Of the twelve national parks in England and Wales the Pembrokeshire Coast National Park is the only one that is predominantly sea-based, hugging the rippled coastline around the entire southwestern region of Wales.

There are a number of beaches and resorts around the popular area of St Brides Bay to the south of the park. Villages in the area include Solva, Newgale, Martin's Haven, Little Haven and Broad Haven, with St David's Head and Marloes Peninsula marking out the limit of the bay.

St David's is one of the most enchanting of the towns. This miniature city clusters around its cathedral at the westernmost point of Wales on a windswept, treeless peninsula of awesome ruggedness. From St David's you can take a boast trip to the beautiful Ramsey Island, its self part of the Pembrokeshire National Park. The island features 400 feet high cliffs teeming with thousands of breeding seabirds in spring and summer. Also here is the largest concentration of Atlantic grey seal in southern Britain.

The waters around St Brides Bay are ideal for keen surfers, particularly at Newgale Beach. The endless choice of beaches across the Bay means that it never gets overcrowded, and you can always view the spectacular scenery, while walking along the cliffs of the coastal path.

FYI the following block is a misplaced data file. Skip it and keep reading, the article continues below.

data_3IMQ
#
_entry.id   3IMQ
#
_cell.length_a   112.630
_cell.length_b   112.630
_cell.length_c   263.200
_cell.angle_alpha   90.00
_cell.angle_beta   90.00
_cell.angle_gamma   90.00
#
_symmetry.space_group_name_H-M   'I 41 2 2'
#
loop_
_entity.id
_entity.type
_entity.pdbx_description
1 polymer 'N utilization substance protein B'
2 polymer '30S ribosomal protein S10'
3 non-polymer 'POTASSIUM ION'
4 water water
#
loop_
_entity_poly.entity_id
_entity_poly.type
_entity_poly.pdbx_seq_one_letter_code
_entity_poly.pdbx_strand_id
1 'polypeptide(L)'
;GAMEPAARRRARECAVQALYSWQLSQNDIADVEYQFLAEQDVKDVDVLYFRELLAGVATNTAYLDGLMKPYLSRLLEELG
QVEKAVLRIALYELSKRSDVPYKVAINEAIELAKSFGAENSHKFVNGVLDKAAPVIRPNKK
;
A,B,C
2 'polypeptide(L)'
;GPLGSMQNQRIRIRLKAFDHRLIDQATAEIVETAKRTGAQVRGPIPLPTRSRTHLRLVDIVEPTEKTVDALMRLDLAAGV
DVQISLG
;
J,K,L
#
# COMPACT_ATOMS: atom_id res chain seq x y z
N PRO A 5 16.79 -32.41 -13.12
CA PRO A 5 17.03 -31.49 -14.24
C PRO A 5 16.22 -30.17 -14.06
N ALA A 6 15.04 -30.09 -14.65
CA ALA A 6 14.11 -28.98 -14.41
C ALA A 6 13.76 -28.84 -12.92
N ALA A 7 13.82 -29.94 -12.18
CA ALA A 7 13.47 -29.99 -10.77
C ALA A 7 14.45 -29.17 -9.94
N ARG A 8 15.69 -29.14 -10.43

To the south of the Park off the coast at Tenby, its self a great place to visit is Caldey Island, one of Britain's holy islands. The Cistercian monks of Caldey continue a tradition which began there in Celtic times. More than a thousand years of prayer and quiet living have made this remote and beautiful island a haven of tranquility and peace. Places to visit include the Caldey Abbey, the Old Priory, and the islands lighthouse.

The best way to ensure that you don't miss any of this magnificent National Park is to walk the 186 miles of the Pembrokeshire Coastal Path. Crawling around this wriggly coast from Amroth in the south to St Dogmaels in the north the path generally clings precariously to cliff tops overlooking rocks teeming with wildlife.